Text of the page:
[0014] The drawings illustrate the design and utility of preferred embodiments of the present invention, in which similar elements are referred to by common reference numerals. In order to better appreciate how the above-recited and other advantages and objects of the present inventions are obtained, a more particular description of the present inventions briefly described above will be rendered by reference to specific embodiments thereof, which are illustrated in the accompanying drawings. Understanding that these drawings depict only typical embodiments of the invention and are not therefore to be considered limiting of its scope, the invention will be described and explained with additional specificity and detail through the use of the accompanying drawings in which:

[0015] FIG. 1 is a perspective view of an electrode lead constructed in accordance with one embodiment of the present inventions;

[0016] FIG. 2 is a plan view of a cuff electrode of the electrode lead of FIG. 1, which can be rolled up and circumferentially disposed around a nerve;

[0017] FIG. 3 is an end view of the cuff electrode of FIG. 2;

[0018] FIG. 4 is a perspective view of the cuff electrode of FIG. 2, particularly showing a protuberance used in a strap and buckle arrangement for securing the cuff electrode to the nerve;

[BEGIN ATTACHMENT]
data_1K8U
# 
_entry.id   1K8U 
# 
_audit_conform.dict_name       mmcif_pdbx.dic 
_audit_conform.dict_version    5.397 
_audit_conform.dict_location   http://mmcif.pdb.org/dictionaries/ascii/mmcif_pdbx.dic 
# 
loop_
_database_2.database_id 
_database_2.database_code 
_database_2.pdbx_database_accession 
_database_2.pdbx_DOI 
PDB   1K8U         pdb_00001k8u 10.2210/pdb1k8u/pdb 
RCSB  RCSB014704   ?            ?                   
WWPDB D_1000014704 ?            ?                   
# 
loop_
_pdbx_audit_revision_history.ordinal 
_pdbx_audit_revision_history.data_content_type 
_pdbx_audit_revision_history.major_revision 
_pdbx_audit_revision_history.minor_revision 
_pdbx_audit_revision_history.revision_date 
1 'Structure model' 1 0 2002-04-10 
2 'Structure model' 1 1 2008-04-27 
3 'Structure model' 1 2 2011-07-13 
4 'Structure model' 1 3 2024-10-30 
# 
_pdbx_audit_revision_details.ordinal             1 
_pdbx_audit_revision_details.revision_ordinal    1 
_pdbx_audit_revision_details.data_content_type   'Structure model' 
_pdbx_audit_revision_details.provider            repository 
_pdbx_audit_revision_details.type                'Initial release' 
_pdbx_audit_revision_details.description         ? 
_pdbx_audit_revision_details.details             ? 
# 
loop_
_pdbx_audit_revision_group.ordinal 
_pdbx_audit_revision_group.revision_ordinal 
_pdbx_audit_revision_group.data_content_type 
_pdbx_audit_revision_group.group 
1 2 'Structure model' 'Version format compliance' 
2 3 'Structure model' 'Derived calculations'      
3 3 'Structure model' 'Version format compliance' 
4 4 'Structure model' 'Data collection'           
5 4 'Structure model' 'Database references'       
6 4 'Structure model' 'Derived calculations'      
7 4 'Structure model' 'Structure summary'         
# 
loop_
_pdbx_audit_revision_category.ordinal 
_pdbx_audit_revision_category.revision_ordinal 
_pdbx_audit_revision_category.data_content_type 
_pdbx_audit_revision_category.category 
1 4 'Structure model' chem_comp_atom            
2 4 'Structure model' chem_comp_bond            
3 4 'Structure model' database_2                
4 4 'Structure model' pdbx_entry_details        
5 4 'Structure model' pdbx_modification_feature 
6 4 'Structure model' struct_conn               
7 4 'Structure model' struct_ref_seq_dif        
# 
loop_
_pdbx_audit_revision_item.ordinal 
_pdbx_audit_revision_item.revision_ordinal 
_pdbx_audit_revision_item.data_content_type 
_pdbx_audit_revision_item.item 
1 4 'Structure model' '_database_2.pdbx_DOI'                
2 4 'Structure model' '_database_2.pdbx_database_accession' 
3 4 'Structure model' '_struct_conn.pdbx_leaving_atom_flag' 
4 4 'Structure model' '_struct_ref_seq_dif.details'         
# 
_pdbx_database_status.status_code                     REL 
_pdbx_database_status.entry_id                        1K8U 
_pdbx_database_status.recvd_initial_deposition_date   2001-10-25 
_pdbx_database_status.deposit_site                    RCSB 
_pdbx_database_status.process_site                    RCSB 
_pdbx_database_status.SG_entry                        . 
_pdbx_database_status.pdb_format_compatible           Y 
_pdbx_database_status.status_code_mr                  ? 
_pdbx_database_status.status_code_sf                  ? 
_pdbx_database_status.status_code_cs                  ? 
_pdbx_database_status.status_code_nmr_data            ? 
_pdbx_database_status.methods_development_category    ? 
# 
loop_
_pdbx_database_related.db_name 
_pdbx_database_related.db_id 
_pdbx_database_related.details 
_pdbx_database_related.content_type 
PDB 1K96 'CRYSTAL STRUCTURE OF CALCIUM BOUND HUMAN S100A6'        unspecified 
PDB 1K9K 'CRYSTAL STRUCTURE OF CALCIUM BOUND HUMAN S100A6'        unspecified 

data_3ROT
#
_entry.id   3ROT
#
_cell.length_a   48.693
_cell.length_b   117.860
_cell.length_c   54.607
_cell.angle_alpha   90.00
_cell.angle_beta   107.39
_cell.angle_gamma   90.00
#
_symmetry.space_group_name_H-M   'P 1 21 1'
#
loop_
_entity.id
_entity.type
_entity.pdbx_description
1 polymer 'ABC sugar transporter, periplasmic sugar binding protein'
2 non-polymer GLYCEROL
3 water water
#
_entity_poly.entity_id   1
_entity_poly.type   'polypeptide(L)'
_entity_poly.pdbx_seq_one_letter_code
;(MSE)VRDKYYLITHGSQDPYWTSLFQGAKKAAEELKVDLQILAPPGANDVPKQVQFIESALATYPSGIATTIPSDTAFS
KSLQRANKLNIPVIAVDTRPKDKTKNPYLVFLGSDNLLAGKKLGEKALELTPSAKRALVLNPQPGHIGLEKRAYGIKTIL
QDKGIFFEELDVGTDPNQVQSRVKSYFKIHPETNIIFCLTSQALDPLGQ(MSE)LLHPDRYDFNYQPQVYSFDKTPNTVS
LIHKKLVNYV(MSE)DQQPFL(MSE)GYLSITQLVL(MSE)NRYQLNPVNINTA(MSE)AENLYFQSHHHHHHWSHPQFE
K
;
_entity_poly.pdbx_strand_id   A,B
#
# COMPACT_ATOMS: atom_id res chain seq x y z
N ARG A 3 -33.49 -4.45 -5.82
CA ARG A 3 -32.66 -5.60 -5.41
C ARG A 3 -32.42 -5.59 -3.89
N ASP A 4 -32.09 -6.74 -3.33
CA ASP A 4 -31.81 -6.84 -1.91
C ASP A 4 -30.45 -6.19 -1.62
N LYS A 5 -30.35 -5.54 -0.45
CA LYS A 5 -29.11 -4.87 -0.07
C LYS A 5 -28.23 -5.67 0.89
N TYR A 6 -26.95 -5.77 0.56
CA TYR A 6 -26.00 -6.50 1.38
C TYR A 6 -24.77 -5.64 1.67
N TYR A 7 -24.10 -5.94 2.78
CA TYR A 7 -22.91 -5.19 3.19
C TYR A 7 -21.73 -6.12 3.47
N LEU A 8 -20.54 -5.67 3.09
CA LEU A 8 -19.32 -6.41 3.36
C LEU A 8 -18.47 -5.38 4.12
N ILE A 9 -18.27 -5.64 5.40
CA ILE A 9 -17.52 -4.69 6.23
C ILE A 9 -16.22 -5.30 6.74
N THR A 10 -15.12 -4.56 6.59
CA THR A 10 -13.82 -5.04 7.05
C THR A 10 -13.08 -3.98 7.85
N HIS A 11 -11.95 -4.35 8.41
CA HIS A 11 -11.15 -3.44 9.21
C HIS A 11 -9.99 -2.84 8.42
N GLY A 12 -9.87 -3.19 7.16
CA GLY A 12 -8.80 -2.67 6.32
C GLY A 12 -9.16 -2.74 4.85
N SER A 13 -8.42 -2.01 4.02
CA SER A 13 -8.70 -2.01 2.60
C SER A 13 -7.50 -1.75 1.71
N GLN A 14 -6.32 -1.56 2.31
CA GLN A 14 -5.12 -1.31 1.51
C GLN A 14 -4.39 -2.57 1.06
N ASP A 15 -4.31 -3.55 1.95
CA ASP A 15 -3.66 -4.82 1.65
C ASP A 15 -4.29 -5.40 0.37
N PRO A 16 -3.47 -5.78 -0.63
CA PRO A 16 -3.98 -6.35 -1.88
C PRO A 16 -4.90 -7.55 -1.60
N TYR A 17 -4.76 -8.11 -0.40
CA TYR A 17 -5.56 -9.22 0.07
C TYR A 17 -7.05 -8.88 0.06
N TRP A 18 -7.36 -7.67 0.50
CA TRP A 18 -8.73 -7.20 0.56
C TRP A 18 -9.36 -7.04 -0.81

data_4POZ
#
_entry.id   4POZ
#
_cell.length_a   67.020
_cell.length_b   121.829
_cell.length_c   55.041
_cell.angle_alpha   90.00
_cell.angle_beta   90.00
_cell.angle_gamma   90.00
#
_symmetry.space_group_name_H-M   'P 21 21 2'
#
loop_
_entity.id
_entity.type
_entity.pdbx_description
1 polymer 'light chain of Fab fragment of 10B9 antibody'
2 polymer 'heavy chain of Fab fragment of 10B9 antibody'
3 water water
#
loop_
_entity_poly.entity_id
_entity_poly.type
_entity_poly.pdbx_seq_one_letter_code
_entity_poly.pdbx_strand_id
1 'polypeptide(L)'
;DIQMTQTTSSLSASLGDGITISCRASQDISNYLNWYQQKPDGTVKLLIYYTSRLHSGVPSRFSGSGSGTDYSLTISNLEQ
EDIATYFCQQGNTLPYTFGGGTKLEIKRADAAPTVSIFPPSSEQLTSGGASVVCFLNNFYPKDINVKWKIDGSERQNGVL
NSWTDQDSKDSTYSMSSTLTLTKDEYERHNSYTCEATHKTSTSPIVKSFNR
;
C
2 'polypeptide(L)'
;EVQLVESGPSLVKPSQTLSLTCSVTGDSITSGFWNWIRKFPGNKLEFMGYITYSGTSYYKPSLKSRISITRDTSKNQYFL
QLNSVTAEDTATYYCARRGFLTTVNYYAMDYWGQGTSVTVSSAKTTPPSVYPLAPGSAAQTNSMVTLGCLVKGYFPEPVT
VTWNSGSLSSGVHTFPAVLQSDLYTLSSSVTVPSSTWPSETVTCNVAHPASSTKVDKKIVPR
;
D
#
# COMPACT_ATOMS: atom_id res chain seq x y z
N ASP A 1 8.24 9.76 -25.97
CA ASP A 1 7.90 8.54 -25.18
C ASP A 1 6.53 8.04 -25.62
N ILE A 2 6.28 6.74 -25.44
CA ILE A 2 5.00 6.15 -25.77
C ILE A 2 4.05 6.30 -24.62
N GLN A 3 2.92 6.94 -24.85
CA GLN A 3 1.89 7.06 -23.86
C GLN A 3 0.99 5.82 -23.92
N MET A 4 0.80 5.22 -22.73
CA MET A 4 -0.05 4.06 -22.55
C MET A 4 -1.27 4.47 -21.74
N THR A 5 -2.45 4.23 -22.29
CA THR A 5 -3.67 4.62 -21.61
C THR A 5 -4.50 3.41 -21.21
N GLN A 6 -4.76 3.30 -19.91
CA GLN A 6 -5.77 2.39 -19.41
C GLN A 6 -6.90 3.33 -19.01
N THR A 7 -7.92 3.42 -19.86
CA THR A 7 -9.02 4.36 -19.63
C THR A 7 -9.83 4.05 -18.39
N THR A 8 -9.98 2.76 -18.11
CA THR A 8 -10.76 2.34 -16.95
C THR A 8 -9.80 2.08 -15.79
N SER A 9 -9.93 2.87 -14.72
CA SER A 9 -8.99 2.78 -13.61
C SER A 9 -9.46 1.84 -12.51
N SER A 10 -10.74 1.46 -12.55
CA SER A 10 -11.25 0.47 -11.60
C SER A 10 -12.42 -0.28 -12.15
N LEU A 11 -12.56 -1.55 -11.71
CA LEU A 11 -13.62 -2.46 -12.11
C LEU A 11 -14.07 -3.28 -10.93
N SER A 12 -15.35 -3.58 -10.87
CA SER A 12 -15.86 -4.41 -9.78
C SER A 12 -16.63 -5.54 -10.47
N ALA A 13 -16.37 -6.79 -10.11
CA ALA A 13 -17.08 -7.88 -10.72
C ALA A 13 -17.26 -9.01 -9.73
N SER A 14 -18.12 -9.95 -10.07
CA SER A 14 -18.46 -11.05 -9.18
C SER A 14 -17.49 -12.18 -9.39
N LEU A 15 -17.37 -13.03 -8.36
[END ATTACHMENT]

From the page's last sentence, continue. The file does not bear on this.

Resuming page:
[0019] FIG. 5a is a side view of one embodiment of the protuberance of FIG. 4 in the form of a button;

[0020] FIG. 5b is a side view of another embodiment of the protuberance of FIG. 4 in the form of a dome;

[0021] FIGS. 6a and 6b are respective top and side views illustrating the protuberance prior to pulling the strap through the buckle;

[0022] FIGS. 7a and 7b are respective top and side views illustrating the protuberance pulled into the buckle by pulling the strap;

[0023] FIGS. 8a and 8b are respective top and side views illustrating the protuberance pulled out of the buckle by pulling the strap;

[0024] FIGS. 9a and 9b are respective top and side views illustrating the protuberance engaging the edge of the buckle in a locked position by releasing tension on the strap;

[0025] FIG. 10 is a perspective view of the cuff electrode of FIG. 2, particularly showing a ring used in a strap and buckle arrangement for securing the cuff electrode to the nerve;

[0026] FIG. 11a is a top view of one embodiment of the ring of FIG. 10 in the form of a circular ring;

[0027] FIG. 11b is a top view of another embodiment of the ring of FIG. 10 in the form of an oval ring;

[0028] FIG. 11c is a top view of still another embodiment of the ring of FIG. 10 in the form of a rectangular ring;

[0029] FIGS. 12a and 12b are respective top and side views illustrating the ring prior to pulling the strap through the buckle;

[0030] FIGS. 13a and 13b are respective top and side views illustrating the ring pulled into the buckle by pulling the strap;

[0031] FIGS. 14a and 14b are respective top and side views illustrating the ring pulled out of the buckle by pulling the strap;